of limitations from three to five years. Sept. 1, 1954, c. 1214, 10(a), 68 Stat. 1145.
However, that Act is not operative if another statute governs. This is because of the qualifying provision of 18 U.S.C. 3282: 'Except as otherwise expressly provided by law'.
There is such a statute. It is 26 U.S.C. 3748, which reads as follows:
'For offenses arising under section 37 of the Criminal Code, March 4, 1909, 35 Stat. 1096 (U.S.C., Title 18, 88), (now Title 18, 371), where the object of the conspiracy is to attempt in any manner to evade or defeat any tax or the payment thereof, the period of limitation shall also be six years.' (Emphasis supplied.)
It appears clear that 26 U.S.C. 3748 expressly provides for inclusion of offenses arising under 18 U.S.C. 371. Thus, such offenses would be excepted from 18 U.S.C. 3282 providing for a three year period of limitation (and a five year period under the amendment).
In view of this interpretation I can reach no other conclusion than that the applicable period of limitation is six years. Braverman v. United States, 1942, 317 U.S. 49, 63 S. Ct. 99, 87 L. Ed. 23. Accordingly, the indictment against both defendants alleging violation of 18 U.S.C. 371 is not barred by the period of limitation.
2. The defendant, Tanz, argues that indictment No. 18459 charging him with violation of 18 U.S.C. 371 (the general conspiracy statute) should be quashed because he has been indicted, contemporaneously therewith, under indictment No. 18458 for violation of 26 U.S.C. 4047(e) (conspiracy as an Internal Revenue Agent).
To find merit in defendant's argument that 26 U.S.C. 4047(e) was carved out of 18 U.S.C. 371, thereby making 26 U.S.C. 4047(e) the exclusive statute for prosecution of Internal Revenue Agents, we must consider both statutes and the legislative history of each. The earliest record found of the predecessor to 26 U.S.C. 4047(e) was an Act passed July 20, 1868, contained in 15 Stat. 165, 98. This Act is similar in context to 4047(e). It appears to be the initial enactment of 4047(e) and does not make reference to any other Act in existence at that time.
With regard to the origin of 18 U.S.C. 371, the earliest reference to this statute is found in an Act passed March 2, 1867, 14 Stat. 484. It is similar in context with the present Section 371. The only notable difference is the penalty.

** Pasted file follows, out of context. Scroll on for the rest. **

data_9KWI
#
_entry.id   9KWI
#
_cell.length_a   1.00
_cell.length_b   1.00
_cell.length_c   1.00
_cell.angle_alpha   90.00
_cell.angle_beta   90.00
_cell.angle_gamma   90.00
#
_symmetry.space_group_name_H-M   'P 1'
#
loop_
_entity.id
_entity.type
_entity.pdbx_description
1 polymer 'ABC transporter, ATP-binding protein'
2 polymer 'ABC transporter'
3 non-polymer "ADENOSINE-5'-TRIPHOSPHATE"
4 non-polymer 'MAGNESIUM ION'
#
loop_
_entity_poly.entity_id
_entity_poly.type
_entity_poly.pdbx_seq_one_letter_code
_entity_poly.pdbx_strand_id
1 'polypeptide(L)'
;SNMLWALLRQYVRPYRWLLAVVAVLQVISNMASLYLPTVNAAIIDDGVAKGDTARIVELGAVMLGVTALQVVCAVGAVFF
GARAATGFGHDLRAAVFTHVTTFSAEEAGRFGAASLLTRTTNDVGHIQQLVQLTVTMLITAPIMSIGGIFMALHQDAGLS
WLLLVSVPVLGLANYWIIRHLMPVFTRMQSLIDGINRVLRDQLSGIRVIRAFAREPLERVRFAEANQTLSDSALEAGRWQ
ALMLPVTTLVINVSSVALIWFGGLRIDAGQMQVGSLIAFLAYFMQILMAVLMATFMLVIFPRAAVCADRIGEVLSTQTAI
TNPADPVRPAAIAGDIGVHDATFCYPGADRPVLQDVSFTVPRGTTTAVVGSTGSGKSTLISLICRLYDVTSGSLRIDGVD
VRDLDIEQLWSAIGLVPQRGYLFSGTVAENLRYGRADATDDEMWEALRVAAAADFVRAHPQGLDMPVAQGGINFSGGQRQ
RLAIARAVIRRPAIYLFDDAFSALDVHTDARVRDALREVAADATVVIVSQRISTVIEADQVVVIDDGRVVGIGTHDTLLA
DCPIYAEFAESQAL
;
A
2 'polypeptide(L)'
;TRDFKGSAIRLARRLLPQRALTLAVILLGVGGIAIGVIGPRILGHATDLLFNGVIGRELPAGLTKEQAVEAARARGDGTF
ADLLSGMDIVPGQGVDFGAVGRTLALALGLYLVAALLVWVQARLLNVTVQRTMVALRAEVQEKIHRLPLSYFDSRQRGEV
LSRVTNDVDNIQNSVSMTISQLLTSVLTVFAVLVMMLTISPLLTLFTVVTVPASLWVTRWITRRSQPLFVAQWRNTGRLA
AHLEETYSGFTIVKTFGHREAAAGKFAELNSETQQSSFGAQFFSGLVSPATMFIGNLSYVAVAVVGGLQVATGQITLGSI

A comparison of the two early Acts discloses that the predecessor to Section 4047(e) was enacted approximately one year subsequent to the predecessor of Section 371.
One of the first cases construing the Act of March 2, 1867, 14 Stat. 484, was United States v. Boyden, 1868, 24 Fed.Cas.No.14,632, p. 1213. It was held that an officer of the revenue may be joined with other persons in an indictment, without charging him as an officer, notwithstanding that by the Act of March 31, 1868, 15 Stat. 60, such an officer is liable to a greater penalty than other persons. Further, the court pointed out that under such an indictment, the officer can only be sentenced to the lesser punishment. I believe the Boyden case is decisive of the present issue. Moreover, a case exactly in point is Grunberg v. United States, 1 Cir., 1906, 145 F. 81, where separate indictments were upheld. The Court said at page 85:
'* * * the United States are at liberty to proceed under section 5440, proving an overt act, or to proceed as against an officer under section 3169, without the burden of proving any such act. Thus the two may stand together, and the United States may proceed under either without being embarrassed by the other.' (Emphasis supplied.)
Accordingly, I am of the opinion that indictment No. 18459 charging Tanz with violation of 18 U.S.C. 371 is proper, notwithstanding Tanz' contemporaneous indictment under 26 U.S.C. 4047(e).
3. In support of the allegation by the defendant, Tanz, that indictment No. 18458 does not allege facts sufficient to constitute a crime against the United States, he cites United States v. Debrow, 1953, 346 U.S. 374, 74 S. Ct. 113, 98 L. Ed. 92. In that case, the court clearly stated that the true test of the sufficiency of an indictment is whether it charges all of the essential elements of the offense. The present indictment alleges that defendant, Tanz, while within the Eastern District of Pennsylvania and acting in connection with the Internal Revenue laws of the United States did conspire with others to defraud the United States by knowingly and wilfully attempting to evade a large part of the income taxes due and owing to the United States. The indictment proceeds to describe the various acts committed by Tanz in furtherance of said conspiracy. I believe the government has sufficiently particularized the acts committed so that the defendant is put on notice that the charges contained therein were committed by him in concert with others. Additionally, I feel that the indictment conforms in all respects to rule 7(c) of the Federal Rules of Criminal Procedure, 18 U.S.C., which provides that 'the indictment * * * shall be a plain, concise and definite written statement of the essential facts constituting the offense charged. * * *'
In my opinion the indictments are sufficient and valid in all respects against both defendants.
Accordingly, the defendants' Motions to Dismiss the indictments are hereby denied.
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